BOISE, Idaho — Many area students are now back in the classroom full time, or at least four days a week after more than a year of learning in a mostly virtual setting.
Some school districts gave students and parents an option of hybrid, virtual or in-person, while other districts told students it's time to come back. Returning to full-time, in-person learning has been a hot topic for months as officials discussed plans to make sure it was safe.
"For the most part, we're just hearing that they're excited to have the kids back things are going well, kids are following the rules," said Char Jackson, West Ada School District spokesperson. "We know that teaching remotely and, in the hybrid, model has its own set of difficulties and I think just getting back to normal teaching just normal classroom, everyone in the classroom at the same time has been kind of a relief for them."
"We're excited to have our students back, our staff is excited to be back as well, and so we understand that the most effective means by which people, our students, can receive an education is in person face to face," said Dan Hollar, Public Affairs Administrator for Boise School District.
Educators are also warning families that it's not about what just happens inside the classroom to mitigate the spread of COVID-19.
"The key is to make sure we don't bring the virus into the school. So, it's important not only to follow the COVID-19 protocols when you're in school, but also just as important outside to make sure you're following those protocols as well" said Hollar.
The pandemic has impacted all of our lives and education professionals are no different.
"I think the biggest way it's probably changed for us is, I think we're going to have to always continually look at illness in a way and just make sure that we have the staff available to teach, I think that's something we'll want to continue to watch and how that reflects in the community that often reflects us in our schools as well. The second one is to really look at, which we've always done which before, but looking at our student's achievement, and where they're at, I think we're going to want to have a little bit more specific focus on trying to close any learning gaps that may be there from, from the pandemic," said Gregg Russell, assistant superintendent for Nampa School District.
One positive thing the pandemic has caused is a dip in dropout rates, and an increase in the overall graduation rate.
"Typically, in a normal year, we do have anywhere from about 60 to 80, sometimes more kids that from one semester to another semester that don't enroll, or they may not finish, we did not see that this year, which is really surprising, we expected to see what we call our January kind of drop and that that really didn't occur," said Russell.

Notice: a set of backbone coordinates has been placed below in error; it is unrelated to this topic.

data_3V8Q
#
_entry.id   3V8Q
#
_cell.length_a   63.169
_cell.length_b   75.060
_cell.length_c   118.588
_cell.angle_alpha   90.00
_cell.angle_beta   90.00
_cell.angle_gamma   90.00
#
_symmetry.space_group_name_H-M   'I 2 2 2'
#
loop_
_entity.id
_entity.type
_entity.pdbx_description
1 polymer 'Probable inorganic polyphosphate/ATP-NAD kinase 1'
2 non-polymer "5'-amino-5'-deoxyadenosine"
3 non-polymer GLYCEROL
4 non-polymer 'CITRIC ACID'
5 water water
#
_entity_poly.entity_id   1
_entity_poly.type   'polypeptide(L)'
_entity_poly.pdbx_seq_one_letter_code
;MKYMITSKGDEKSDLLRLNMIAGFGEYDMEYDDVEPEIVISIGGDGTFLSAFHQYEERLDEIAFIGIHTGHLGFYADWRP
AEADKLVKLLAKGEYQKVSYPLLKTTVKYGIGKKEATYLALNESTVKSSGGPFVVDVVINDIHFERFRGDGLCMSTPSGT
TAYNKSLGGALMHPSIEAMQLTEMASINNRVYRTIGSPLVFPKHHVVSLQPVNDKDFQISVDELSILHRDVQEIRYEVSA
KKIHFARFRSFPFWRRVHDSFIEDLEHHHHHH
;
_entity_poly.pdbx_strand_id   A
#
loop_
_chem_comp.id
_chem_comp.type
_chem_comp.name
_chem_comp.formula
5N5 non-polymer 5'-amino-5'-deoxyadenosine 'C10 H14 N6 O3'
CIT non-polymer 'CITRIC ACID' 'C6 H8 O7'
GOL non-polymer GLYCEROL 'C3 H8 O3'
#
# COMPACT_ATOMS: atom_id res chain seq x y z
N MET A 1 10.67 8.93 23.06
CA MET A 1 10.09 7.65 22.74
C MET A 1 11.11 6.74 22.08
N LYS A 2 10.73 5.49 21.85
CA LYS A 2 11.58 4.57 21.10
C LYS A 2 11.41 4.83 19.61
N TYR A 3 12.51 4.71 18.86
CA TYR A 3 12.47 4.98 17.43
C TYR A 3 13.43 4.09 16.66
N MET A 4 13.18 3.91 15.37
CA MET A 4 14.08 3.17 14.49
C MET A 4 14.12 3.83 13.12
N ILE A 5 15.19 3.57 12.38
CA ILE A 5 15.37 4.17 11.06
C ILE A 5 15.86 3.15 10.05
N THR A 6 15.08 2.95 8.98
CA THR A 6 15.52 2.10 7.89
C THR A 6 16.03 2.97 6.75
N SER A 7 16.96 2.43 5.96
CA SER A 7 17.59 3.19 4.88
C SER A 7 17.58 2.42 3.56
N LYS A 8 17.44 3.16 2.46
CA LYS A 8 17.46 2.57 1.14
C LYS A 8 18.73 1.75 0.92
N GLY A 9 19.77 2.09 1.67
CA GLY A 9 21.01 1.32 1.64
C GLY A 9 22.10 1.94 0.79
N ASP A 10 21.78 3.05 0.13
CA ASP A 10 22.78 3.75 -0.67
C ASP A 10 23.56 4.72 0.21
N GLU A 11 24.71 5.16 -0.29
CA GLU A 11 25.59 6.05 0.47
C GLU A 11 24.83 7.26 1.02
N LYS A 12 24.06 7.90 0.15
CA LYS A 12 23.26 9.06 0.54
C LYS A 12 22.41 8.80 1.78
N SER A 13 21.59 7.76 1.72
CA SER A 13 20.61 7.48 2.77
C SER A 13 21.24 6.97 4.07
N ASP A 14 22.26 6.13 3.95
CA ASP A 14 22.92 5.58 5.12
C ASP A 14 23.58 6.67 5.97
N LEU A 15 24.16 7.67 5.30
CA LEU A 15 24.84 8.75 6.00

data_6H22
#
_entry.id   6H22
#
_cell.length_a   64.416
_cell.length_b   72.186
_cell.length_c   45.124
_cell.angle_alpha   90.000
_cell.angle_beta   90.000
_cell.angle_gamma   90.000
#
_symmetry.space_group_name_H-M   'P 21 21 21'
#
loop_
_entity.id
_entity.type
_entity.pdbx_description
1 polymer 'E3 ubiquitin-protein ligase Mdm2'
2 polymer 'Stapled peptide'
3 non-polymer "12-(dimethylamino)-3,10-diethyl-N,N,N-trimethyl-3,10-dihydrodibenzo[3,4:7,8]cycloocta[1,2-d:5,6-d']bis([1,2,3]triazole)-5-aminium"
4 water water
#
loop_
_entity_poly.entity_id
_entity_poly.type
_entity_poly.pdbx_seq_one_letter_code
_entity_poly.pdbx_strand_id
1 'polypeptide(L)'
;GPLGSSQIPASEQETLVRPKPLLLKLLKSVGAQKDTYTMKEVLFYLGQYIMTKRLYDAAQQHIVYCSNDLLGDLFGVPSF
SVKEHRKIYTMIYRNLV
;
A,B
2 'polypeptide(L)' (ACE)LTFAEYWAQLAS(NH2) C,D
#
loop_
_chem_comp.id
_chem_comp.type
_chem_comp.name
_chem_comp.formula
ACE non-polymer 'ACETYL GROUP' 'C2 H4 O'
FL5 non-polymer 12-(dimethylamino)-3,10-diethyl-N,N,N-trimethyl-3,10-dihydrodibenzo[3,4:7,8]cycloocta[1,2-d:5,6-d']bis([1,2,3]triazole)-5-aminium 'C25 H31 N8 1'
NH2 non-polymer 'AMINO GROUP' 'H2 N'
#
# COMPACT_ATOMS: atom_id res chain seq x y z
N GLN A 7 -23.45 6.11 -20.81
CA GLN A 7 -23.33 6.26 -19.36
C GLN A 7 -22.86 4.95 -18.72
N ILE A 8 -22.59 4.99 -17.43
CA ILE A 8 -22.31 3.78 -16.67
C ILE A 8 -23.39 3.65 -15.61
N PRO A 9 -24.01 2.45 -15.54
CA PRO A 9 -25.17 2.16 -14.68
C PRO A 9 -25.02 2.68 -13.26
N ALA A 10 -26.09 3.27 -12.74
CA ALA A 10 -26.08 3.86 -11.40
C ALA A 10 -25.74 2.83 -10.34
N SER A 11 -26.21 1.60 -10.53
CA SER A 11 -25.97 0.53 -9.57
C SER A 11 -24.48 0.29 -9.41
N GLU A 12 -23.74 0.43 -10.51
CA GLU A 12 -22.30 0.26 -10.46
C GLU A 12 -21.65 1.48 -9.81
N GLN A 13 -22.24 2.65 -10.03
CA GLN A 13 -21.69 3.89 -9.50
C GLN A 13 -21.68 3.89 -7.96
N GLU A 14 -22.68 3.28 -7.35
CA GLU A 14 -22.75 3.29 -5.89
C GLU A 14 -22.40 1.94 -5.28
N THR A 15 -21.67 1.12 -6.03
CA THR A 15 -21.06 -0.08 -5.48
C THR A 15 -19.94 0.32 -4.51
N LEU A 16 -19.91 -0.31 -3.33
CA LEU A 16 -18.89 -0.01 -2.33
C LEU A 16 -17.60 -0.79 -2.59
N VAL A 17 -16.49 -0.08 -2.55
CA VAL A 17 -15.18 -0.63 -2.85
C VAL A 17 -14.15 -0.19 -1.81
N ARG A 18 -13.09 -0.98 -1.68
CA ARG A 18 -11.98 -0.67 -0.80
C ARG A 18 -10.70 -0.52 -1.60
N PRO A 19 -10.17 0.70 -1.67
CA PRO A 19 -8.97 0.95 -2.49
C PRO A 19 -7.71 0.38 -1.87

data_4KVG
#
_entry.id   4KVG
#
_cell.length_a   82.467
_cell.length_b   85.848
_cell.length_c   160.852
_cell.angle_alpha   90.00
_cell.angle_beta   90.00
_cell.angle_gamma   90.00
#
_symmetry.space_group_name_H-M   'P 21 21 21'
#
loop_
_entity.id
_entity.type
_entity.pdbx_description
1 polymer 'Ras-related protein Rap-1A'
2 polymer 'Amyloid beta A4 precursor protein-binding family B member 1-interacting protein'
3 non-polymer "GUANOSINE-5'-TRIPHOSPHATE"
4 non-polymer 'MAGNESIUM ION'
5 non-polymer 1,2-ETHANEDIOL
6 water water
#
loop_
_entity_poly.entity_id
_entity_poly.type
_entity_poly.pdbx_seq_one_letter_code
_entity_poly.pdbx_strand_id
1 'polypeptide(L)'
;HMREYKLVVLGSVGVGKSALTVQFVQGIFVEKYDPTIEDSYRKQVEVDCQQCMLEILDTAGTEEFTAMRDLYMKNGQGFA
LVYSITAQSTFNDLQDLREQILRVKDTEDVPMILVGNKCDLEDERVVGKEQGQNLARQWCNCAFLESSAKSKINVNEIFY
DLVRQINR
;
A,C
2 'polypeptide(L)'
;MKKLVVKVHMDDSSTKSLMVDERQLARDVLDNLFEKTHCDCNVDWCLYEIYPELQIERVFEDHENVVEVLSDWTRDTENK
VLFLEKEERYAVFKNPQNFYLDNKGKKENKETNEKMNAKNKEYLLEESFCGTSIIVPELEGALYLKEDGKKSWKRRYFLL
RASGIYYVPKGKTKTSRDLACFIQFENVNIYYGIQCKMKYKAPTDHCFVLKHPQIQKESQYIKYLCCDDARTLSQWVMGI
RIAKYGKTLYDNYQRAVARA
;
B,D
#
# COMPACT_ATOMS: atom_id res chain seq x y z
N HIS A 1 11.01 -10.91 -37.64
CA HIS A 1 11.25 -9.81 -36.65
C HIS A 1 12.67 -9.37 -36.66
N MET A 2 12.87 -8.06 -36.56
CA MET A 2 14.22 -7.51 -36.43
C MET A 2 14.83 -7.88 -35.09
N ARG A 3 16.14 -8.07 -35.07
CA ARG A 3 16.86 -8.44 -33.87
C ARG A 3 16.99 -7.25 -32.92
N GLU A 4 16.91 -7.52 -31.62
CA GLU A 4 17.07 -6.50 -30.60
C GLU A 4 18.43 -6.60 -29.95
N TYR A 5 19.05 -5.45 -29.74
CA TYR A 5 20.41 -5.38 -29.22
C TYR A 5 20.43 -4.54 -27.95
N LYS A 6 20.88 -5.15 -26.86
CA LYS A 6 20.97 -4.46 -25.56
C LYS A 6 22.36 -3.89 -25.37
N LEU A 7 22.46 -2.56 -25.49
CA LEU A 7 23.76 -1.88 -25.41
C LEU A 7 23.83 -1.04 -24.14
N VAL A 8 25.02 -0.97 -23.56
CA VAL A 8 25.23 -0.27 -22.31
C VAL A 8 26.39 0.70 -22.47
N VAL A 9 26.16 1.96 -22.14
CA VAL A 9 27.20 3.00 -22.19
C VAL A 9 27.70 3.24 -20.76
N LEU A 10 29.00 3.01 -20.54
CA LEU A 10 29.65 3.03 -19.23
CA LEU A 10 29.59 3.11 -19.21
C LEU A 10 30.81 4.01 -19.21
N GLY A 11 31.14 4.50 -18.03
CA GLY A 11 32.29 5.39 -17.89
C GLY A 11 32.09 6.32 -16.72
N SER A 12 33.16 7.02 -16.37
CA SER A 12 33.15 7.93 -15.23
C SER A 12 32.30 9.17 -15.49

The school year is not over yet and these numbers could and probably will change, also these numbers do not account for those who may have decided to continue their education elsewhere. Not all districts have seen a decline but there has been changes overall.
West Ada School District's dropout numbers are from students who were officially coded out as dropout.— Jake Garcia (@JakeGarciaTV) April 8, 2021
20-21: 76 students
19-20: 46 students
18-19: 78 students
What is the State of Public Education Locally?
"I think the state of education in the Boise School District is strong. And it is strong because we have the support of our community and our staff members that we are not taking that for granted by any means. We continue to engage our community and make sure that their voices are being heard as we make decisions, and the board is committed to that as well. And now the focus now is with the good news about the vaccine being available for 16 and older to make sure that we have that information readily available for our families. And so, we've been communicating about that and getting the information out," said Hollar.
For the Nampa School District, Russell said they are optimistic and already beginning to plan for the future.
"We're starting to plan a little bit for the summer and some of the summer schools, starting to look at what next year could be and starting to kind of move out of the constant COVID day to day management things that we've done and looking ahead of our future instructional goals that we want to do," said Russell.
"I think I think we feel like we're all on a positive path right now. Getting our upper grades back has been a big step. And I think we're just all hoping that we can continue that into next school year," said Jackson.
Earlier this year, the Idaho State Department of Education released graduation rates that saw improvement even at the start of the pandemic.